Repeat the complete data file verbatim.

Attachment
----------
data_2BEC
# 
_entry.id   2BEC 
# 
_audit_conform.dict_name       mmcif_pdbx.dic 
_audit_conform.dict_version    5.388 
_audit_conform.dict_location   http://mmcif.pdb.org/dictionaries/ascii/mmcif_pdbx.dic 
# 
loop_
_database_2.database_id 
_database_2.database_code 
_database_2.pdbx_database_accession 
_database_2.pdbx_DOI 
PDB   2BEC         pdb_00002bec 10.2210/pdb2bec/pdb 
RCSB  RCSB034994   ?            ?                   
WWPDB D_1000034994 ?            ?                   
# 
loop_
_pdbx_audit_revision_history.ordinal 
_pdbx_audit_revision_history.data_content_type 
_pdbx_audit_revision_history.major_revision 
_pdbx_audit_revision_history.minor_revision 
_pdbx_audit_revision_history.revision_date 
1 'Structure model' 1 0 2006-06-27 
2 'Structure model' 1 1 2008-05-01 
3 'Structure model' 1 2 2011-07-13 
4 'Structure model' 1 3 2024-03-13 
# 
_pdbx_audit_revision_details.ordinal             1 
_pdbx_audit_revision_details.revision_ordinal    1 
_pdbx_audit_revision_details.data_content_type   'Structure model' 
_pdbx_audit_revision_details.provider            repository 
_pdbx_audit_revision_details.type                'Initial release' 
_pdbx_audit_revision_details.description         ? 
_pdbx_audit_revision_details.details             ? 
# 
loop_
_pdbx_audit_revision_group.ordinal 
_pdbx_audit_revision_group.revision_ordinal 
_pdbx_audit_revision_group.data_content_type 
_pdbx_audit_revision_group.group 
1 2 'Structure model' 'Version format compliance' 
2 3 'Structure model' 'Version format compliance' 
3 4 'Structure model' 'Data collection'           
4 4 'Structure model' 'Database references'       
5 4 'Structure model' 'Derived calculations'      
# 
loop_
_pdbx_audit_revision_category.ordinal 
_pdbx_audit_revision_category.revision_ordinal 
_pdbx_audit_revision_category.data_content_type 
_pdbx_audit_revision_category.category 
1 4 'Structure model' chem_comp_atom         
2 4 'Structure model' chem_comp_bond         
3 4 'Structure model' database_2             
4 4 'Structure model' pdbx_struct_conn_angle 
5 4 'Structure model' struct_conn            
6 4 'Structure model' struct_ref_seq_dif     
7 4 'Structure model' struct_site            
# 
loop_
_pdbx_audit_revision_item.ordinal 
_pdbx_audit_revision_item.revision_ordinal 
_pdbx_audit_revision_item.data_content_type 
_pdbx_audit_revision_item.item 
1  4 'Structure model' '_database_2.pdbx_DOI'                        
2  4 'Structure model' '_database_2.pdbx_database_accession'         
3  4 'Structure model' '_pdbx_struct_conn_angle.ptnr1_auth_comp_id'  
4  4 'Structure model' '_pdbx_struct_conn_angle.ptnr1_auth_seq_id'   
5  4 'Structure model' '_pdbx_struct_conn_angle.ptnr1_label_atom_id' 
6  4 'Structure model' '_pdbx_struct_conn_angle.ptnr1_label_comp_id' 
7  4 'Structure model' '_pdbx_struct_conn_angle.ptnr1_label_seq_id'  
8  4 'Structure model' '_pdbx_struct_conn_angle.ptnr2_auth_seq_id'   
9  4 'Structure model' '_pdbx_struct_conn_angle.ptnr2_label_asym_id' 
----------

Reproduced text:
data_2BEC
# 
_entry.id   2BEC 
# 
_audit_conform.dict_name       mmcif_pdbx.dic 
_audit_conform.dict_version    5.388 
_audit_conform.dict_location   http://mmcif.pdb.org/dictionaries/ascii/mmcif_pdbx.dic 
# 
loop_
_database_2.database_id 
_database_2.database_code 
_database_2.pdbx_database_accession 
_database_2.pdbx_DOI 
PDB   2BEC         pdb_00002bec 10.2210/pdb2bec/pdb 
RCSB  RCSB034994   ?            ?                   
WWPDB D_1000034994 ?            ?                   
# 
loop_
_pdbx_audit_revision_history.ordinal 
_pdbx_audit_revision_history.data_content_type 
_pdbx_audit_revision_history.major_revision 
_pdbx_audit_revision_history.minor_revision 
_pdbx_audit_revision_history.revision_date 
1 'Structure model' 1 0 2006-06-27 
2 'Structure model' 1 1 2008-05-01 
3 'Structure model' 1 2 2011-07-13 
4 'Structure model' 1 3 2024-03-13 
# 
_pdbx_audit_revision_details.ordinal             1 
_pdbx_audit_revision_details.revision_ordinal    1 
_pdbx_audit_revision_details.data_content_type   'Structure model' 
_pdbx_audit_revision_details.provider            repository 
_pdbx_audit_revision_details.type                'Initial release' 
_pdbx_audit_revision_details.description         ? 
_pdbx_audit_revision_details.details             ? 
# 
loop_
_pdbx_audit_revision_group.ordinal 
_pdbx_audit_revision_group.revision_ordinal 
_pdbx_audit_revision_group.data_content_type 
_pdbx_audit_revision_group.group 
1 2 'Structure model' 'Version format compliance' 
2 3 'Structure model' 'Version format compliance' 
3 4 'Structure model' 'Data collection'           
4 4 'Structure model' 'Database references'       
5 4 'Structure model' 'Derived calculations'      
# 
loop_
_pdbx_audit_revision_category.ordinal 
_pdbx_audit_revision_category.revision_ordinal 
_pdbx_audit_revision_category.data_content_type 
_pdbx_audit_revision_category.category 
1 4 'Structure model' chem_comp_atom         
2 4 'Structure model' chem_comp_bond         
3 4 'Structure model' database_2             
4 4 'Structure model' pdbx_struct_conn_angle 
5 4 'Structure model' struct_conn            
6 4 'Structure model' struct_ref_seq_dif     
7 4 'Structure model' struct_site            
# 
loop_
_pdbx_audit_revision_item.ordinal 
_pdbx_audit_revision_item.revision_ordinal 
_pdbx_audit_revision_item.data_content_type 
_pdbx_audit_revision_item.item 
1  4 'Structure model' '_database_2.pdbx_DOI'                        
2  4 'Structure model' '_database_2.pdbx_database_accession'         
3  4 'Structure model' '_pdbx_struct_conn_angle.ptnr1_auth_comp_id'  
4  4 'Structure model' '_pdbx_struct_conn_angle.ptnr1_auth_seq_id'   
5  4 'Structure model' '_pdbx_struct_conn_angle.ptnr1_label_atom_id' 
6  4 'Structure model' '_pdbx_struct_conn_angle.ptnr1_label_comp_id' 
7  4 'Structure model' '_pdbx_struct_conn_angle.ptnr1_label_seq_id'  
8  4 'Structure model' '_pdbx_struct_conn_angle.ptnr2_auth_seq_id'   
9  4 'Structure model' '_pdbx_struct_conn_angle.ptnr2_label_asym_id' 